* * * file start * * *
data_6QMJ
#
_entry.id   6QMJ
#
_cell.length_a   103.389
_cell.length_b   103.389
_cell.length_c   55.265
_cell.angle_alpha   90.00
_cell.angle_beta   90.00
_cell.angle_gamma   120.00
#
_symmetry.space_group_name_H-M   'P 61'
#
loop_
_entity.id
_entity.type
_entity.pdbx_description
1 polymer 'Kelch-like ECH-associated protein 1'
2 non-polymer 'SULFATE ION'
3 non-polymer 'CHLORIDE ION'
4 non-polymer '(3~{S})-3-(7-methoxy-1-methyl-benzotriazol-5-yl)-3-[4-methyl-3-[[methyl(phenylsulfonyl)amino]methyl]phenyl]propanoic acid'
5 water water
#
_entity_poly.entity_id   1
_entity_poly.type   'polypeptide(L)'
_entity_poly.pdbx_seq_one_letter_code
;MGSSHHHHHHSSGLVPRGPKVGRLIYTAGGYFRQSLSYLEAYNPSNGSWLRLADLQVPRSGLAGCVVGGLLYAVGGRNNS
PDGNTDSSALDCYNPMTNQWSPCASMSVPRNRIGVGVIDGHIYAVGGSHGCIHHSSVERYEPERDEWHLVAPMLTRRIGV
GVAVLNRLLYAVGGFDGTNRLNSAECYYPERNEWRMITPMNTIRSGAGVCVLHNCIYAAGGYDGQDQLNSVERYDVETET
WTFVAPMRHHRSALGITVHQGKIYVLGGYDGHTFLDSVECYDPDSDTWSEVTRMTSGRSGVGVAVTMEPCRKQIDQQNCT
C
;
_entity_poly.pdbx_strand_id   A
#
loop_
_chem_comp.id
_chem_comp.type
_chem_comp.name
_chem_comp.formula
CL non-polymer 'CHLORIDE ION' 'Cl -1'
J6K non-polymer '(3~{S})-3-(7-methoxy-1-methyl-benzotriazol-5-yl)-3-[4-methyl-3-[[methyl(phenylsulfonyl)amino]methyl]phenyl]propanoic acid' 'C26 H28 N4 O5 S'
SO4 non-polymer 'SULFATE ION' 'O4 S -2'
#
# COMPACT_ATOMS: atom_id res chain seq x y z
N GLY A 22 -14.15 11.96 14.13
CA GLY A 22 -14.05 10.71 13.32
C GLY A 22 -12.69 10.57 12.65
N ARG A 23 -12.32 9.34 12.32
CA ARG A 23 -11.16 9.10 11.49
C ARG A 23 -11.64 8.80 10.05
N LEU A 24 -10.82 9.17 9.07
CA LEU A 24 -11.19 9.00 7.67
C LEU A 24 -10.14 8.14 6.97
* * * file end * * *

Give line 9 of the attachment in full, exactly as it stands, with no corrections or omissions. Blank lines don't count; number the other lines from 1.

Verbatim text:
_cell.angle_beta   90.00